The Sn/Pb cocktail perovskite samples were prepared using the following method.  PbI2 (Purity: 99.999 %), SnI2, and regioregular poly(3-hexylthiophene-2,5-diyl) (P3HT) were purchased from Sigma Aldrich and used as received. F-doped SnO2 coated glass ((FTO glass), Nippon Sheet Glass Co. Ltd) was patterned using Zn and a 6 N HCl aqueous solution. A compact TiO2 layer was produced by spraying titanium diisopropoxide bis(acetylacetonate) solution in ethanol onto this patterned glass at 300 °C. The substrate was then dipped in a 40 mM solution of TiCl4 in water for 30 min. Then the substrate was baked at 500 °C for 20 min. Next, a porous TiO2 layer was produced by spin-coating with a TiO2 paste (PST-18NR, JGC Catalysts and Chemicals Ltd.) in ethanol (TiO2 paste : ethanol = 2:7 weight ratio). The substrate was then heated at 550 °C for 30 min. For certain TA measurements, glass substrates other than FTO ones, with a porous Al2O3 layer deposited on them, were used. The substrates were then spin-coated with a mixture of SnI2, PbI2, and CH3NH3I (0.5 : 0.5 : 1.0 (molar ratio)) in dimethylformamide (DMF) (40 wt %), and they were baked at 70 °C for 30 min. Next, P3HT in chlorobenzene solution (15 mg/ml) was spin-coated on the prepared perovskite layer and the substrate was put in nitrogen at ambient temperature for 1 h. For conducting TA measurements, samples of Sn/Pb cocktail perovskite deposited on both Al2O3 and TiO2 substrates with and without P3HT as a hole transport material (HTM) were employed. Ag and Au electrodes were finally deposited by vacuum deposition for characterizing the photovoltaic performance, which was evaluated using an AM 1.5G 100 mW/cm2 irradiance solar simulator (CEP-2000SRR, Bunkoukeiki Inc) with a 0.4 cm x 0.4 cm mask.
2.2. Characterization methods
2.2.1. Optical absorption measurements
A gas-microphone photoacoustic (PA) technique  was used to study the optical absorption properties of the samples. The light source was a 300 W xenon arc lamp. By passing the light through a monochromator, a monochromatic light beam was obtained. This beam was modulated with a mechanical chopper and focused onto the surface of the sample placed in a sealed PA cell filled with N2 gas. The measurements of PA spectrum were carried out in the wavelength range of 500–1200 nm with a modulation frequency of 33 Hz at room temperature. The PA signal was measured by first passing the microphone output through a preamplifier and then to a lock-in amplifier. The PA spectra were normalized with the PA spectrum obtained from a carbon black sheet.
2.2.2. Transient Absorption (TA) Measurements
Two different TA setups were used: the charge separation (electron injection and hole injection) dynamics was characterized by a femtosecond TA technique (fs-TA) [27, 28] and charge recombination dynamics was characterized by a nanosecond TA technique (ns-TA) [28-31]. In the fs-TA setup for characterizing the charge separation, [27, 28, 31] the laser source used was a titanium/sapphire laser (CPA-2010, Clark-MXR Inc.) with a wavelength of 775 nm, a repetition rate of 1 kHz, and a pulse width of 150 fs. The light was separated into two parts. One part was used as a probe pulse. The other part was used to pump an optical parametric amplifier (OPA) (a TOAPS from Quantronix) to generate light pulses with a wavelength tunable from 290 nm to 3 µm. This was used as a pump light to excite the sample. In this study, a pump light wavelength of 470 nm and a probe beam wavelength of 775 nm were used. Deschler and co-workers  reported very recently that the TA response of ground state bleaching (GSB) for CH3NH3PbClI2 on glass peaked at 1.65 eV and was spectrally unchanged up to times beyond 200 ns. Therefore, the probe light wavelength of 775 nm (i.e., the photon energy of 1.64 eV) used in this study is appropriate to monitor the GSB of CH3NH3PbClI2 on Y2O3 and TiO2 substrates with or without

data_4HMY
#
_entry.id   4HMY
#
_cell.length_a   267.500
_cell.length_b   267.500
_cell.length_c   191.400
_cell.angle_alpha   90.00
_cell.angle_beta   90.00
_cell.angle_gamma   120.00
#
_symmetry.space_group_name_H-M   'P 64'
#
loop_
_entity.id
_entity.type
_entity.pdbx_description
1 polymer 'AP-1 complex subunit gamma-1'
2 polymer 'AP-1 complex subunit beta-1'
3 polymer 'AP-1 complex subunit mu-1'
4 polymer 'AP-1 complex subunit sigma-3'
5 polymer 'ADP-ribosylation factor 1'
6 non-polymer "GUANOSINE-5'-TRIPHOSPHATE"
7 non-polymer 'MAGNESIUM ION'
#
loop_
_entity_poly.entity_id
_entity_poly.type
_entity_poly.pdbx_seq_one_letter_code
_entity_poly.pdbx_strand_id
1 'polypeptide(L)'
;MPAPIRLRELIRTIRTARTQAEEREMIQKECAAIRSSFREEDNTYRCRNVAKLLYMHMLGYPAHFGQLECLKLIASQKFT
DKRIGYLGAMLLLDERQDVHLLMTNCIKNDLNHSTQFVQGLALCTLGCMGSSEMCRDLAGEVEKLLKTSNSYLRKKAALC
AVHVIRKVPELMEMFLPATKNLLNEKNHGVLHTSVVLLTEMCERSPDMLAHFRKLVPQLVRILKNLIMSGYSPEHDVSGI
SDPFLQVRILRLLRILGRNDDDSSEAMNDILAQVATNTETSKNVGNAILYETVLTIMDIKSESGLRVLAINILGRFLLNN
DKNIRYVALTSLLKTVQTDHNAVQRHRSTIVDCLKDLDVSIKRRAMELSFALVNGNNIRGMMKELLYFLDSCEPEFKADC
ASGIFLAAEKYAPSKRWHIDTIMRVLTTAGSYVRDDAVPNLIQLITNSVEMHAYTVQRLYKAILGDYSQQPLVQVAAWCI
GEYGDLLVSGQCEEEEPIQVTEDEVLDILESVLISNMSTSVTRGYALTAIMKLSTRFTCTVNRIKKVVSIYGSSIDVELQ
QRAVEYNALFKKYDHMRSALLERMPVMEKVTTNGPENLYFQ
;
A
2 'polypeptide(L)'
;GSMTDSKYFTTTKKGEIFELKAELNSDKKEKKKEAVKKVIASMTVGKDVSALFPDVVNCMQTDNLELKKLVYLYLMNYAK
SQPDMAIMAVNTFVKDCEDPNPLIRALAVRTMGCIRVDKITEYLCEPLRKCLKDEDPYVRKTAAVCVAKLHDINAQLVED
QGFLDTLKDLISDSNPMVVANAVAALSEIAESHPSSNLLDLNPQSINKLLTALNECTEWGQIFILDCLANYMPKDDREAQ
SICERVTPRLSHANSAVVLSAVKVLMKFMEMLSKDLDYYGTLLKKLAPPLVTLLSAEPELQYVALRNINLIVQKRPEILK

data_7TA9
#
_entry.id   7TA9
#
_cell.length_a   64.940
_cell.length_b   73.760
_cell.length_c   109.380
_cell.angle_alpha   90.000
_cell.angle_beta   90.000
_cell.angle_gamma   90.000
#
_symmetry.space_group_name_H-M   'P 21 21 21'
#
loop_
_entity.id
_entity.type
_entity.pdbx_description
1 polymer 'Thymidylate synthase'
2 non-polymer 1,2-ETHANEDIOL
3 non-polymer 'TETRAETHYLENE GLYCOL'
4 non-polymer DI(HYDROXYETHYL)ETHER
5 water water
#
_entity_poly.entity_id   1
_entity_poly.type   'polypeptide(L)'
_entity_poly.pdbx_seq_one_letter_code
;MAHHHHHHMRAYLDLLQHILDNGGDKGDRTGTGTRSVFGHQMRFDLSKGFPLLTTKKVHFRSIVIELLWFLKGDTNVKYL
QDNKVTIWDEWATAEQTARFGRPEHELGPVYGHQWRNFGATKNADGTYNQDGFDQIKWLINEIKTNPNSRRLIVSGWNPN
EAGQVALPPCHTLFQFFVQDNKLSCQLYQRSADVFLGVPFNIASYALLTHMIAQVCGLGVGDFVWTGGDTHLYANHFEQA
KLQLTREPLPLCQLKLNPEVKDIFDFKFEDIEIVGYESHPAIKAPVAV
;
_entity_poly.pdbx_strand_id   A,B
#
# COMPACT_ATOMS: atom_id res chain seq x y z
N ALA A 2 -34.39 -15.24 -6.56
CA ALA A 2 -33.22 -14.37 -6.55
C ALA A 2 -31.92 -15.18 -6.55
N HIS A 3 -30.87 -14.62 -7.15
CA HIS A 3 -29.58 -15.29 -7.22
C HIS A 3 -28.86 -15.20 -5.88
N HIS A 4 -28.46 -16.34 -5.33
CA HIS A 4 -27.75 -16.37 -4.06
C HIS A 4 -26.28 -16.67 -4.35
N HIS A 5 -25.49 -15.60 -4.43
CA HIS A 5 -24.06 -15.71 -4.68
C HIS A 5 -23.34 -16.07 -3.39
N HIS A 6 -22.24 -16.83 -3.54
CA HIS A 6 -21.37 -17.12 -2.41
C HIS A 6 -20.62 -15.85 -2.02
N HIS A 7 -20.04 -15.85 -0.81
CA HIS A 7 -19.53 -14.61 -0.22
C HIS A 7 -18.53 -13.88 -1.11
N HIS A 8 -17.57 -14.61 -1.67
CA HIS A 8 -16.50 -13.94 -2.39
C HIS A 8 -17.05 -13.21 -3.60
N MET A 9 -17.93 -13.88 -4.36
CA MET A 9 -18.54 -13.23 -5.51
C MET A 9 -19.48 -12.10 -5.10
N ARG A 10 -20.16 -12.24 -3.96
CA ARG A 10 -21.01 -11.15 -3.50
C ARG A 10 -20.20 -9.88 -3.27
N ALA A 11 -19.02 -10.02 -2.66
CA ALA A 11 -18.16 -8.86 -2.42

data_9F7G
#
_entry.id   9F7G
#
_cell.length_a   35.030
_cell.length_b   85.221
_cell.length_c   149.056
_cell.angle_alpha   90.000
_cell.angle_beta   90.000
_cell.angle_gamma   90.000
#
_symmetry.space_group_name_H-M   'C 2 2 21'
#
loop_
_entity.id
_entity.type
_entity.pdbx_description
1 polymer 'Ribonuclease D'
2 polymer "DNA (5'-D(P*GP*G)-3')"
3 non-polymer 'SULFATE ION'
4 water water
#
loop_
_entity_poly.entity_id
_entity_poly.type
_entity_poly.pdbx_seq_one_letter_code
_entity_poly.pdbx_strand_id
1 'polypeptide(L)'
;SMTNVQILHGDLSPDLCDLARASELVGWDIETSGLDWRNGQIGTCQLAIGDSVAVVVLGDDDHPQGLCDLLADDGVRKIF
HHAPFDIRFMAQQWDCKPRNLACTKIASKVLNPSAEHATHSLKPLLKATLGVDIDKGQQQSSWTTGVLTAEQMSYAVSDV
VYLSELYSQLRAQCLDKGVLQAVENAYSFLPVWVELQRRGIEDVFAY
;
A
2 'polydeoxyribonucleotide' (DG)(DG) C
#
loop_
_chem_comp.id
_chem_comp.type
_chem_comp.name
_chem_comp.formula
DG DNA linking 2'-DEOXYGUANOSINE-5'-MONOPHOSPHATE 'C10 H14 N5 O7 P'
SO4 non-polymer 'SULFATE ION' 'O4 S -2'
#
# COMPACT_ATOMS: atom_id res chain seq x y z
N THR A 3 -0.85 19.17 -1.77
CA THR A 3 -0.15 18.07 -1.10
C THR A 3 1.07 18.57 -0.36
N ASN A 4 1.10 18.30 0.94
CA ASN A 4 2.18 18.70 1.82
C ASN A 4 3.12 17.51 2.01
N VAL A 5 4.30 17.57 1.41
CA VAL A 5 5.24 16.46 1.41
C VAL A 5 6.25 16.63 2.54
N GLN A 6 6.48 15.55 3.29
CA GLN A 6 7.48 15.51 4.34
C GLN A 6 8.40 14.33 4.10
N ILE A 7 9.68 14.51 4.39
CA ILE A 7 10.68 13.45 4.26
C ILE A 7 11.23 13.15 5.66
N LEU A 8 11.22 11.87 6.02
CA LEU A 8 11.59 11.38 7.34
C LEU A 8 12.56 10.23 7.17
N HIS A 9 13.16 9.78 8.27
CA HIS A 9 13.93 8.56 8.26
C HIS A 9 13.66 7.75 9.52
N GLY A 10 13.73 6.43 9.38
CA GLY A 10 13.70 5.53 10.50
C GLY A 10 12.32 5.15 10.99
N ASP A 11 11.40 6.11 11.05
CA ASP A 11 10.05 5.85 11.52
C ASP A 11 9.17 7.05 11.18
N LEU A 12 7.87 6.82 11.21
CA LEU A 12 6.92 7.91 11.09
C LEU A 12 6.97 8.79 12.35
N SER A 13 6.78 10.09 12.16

In the ns-TA setup for characterizing the charge recombination [28-31], the pump light source was an OPO (Surelite II – 10FP) output excited by a Nd:YAG nanosecond pulse laser (Panther, Continuum, Electro-Optics Inc.), with a pulse width of 5 ns and a repetition rate of 0.5 Hz. A pulse light with a wavelength of 470 nm was used as the pump light to excite the sample. The probe light was produced from a fiber coupled CW semiconductor. Three different probe wavelengths, of 785 nm, 658 nm and 1310 nm, were used. Specifically, the probe beam of 785 nm was employed to measure the TA responses of GSB for MAPbClI2 on Y2O3 substrates, i.e., the recombination of electrons and holes in MAPbClI2.  The probe beam of 658 nm was used to measure the trapped electrons in TiO2  based on the research of Yoshihara and co-workers, which was used to investigate charge recombination between the electrons in TiO2 and the holes in the perovskite. The probe beam of 1310 nm was used to monitor the holes in
3. Optical Absorption Study: Bandgap and Urbach Energy of Pb and Sn/Pb cocktail perovskite
Figure 1 shows the optical absorption spectra of the Pb (MAPbI2) and Sn/Pb cocktail (MASn0.5Pb0.5I3) perovskite samples on a porous TiO2 substrate measured using the PA technique (we refer to this as the PA spectrum in the following) at room temperature. From the position of the shoulder in each PA spectrum,  the bandgap energies of MAPbI2 and MASn0.5Pb0.5I3 are determined to be 1.52 and 1.21 eV, respectively, which are almost the same as those given in our earlier reports. [23, 25] We find that, below the shoulder, the trend of the absorption coefficient is exponential. The slope of this exponential tail, known as the Urbach tail, corresponds to the absorption tail states, and is usually quantitatively expressed by the Urbach Energy
4. Dynamics of Photoexcited Carrier Recombination and Charge Transfer in Pb-based Perovskite Solar Cells and their Relationships to the Photovoltaic Properties [25, 39, 40]